In this study, two tests were conducted to analyze the ways that beginning and intermediate learners use Koto and No, when divided into fourgroups: Koto usage only, No usage only, prefer Koto over No, and prefer No over Koto. The results showed the highest correct answer rate to be, in the following order, Koto usage only, No usage only,prefer Koto over No,prefer No over Koto.
Therefore, most learners can beaccuratelyacquire use of Koto but have a tendency to use Koto whenNo is the proper us. This isexplained by the greater difficulty ofacquiring No than Koto. Learners should be instructed to use No in specific behaviors and situations that are limited by the locality.
In fact, the correct answer rate was high for Koto use atthe end of sentence expression in comparison with the use of No. When the learners’ level was high, the correct answer rate for theuse of Koto and No was also high, showing that when learnerstheir level, their ability to acquire Koto and No also improved.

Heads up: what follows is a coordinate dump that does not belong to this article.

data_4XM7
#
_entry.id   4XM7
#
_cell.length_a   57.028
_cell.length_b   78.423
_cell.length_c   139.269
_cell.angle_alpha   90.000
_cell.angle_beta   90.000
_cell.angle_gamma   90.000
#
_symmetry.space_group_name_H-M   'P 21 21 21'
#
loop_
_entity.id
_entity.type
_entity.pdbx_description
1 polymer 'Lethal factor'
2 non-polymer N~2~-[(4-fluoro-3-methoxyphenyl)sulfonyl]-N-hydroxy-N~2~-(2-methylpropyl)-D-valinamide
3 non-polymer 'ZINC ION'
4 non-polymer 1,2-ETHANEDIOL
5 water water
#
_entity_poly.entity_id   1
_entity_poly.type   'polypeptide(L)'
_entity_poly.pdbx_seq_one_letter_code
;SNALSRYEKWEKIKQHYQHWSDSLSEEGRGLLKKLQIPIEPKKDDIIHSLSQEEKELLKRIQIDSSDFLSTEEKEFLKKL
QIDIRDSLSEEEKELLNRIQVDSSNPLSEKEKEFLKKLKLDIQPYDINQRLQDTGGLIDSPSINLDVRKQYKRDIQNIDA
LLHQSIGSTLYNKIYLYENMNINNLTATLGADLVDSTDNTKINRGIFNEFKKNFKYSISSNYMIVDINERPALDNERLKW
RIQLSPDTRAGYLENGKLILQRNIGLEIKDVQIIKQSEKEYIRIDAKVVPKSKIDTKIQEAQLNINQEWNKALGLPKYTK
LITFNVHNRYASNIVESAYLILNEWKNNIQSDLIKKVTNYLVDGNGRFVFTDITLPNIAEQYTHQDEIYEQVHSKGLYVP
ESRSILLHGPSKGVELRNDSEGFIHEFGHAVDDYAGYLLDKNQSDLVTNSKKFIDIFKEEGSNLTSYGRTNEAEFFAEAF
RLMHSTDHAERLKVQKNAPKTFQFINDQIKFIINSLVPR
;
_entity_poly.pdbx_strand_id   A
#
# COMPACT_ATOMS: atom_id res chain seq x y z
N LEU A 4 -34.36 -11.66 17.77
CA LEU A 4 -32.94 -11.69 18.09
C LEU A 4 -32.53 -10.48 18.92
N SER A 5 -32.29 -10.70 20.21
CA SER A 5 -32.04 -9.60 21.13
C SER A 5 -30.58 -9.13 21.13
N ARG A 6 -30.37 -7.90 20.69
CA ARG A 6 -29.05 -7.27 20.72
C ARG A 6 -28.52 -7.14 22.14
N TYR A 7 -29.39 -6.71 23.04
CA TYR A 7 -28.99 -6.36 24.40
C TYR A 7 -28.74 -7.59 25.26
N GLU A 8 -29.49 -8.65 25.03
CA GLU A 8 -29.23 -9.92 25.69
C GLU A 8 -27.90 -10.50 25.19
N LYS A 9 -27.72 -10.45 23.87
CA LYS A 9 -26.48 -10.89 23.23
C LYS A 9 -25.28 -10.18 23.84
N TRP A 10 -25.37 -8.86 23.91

In this study, we confirmed that acquiring No is harder than Koto, which can be explained by a hypothesis related tointernal and external conditions.
It is considered easier to obtain what is determined only by the relationship to elements in asentence, while it is difficult to learn what is defined other than sentences such as context or situation. No is a form of sentence expression one decides to use based on the relationships between sentences, so it is harder to learn than Koto.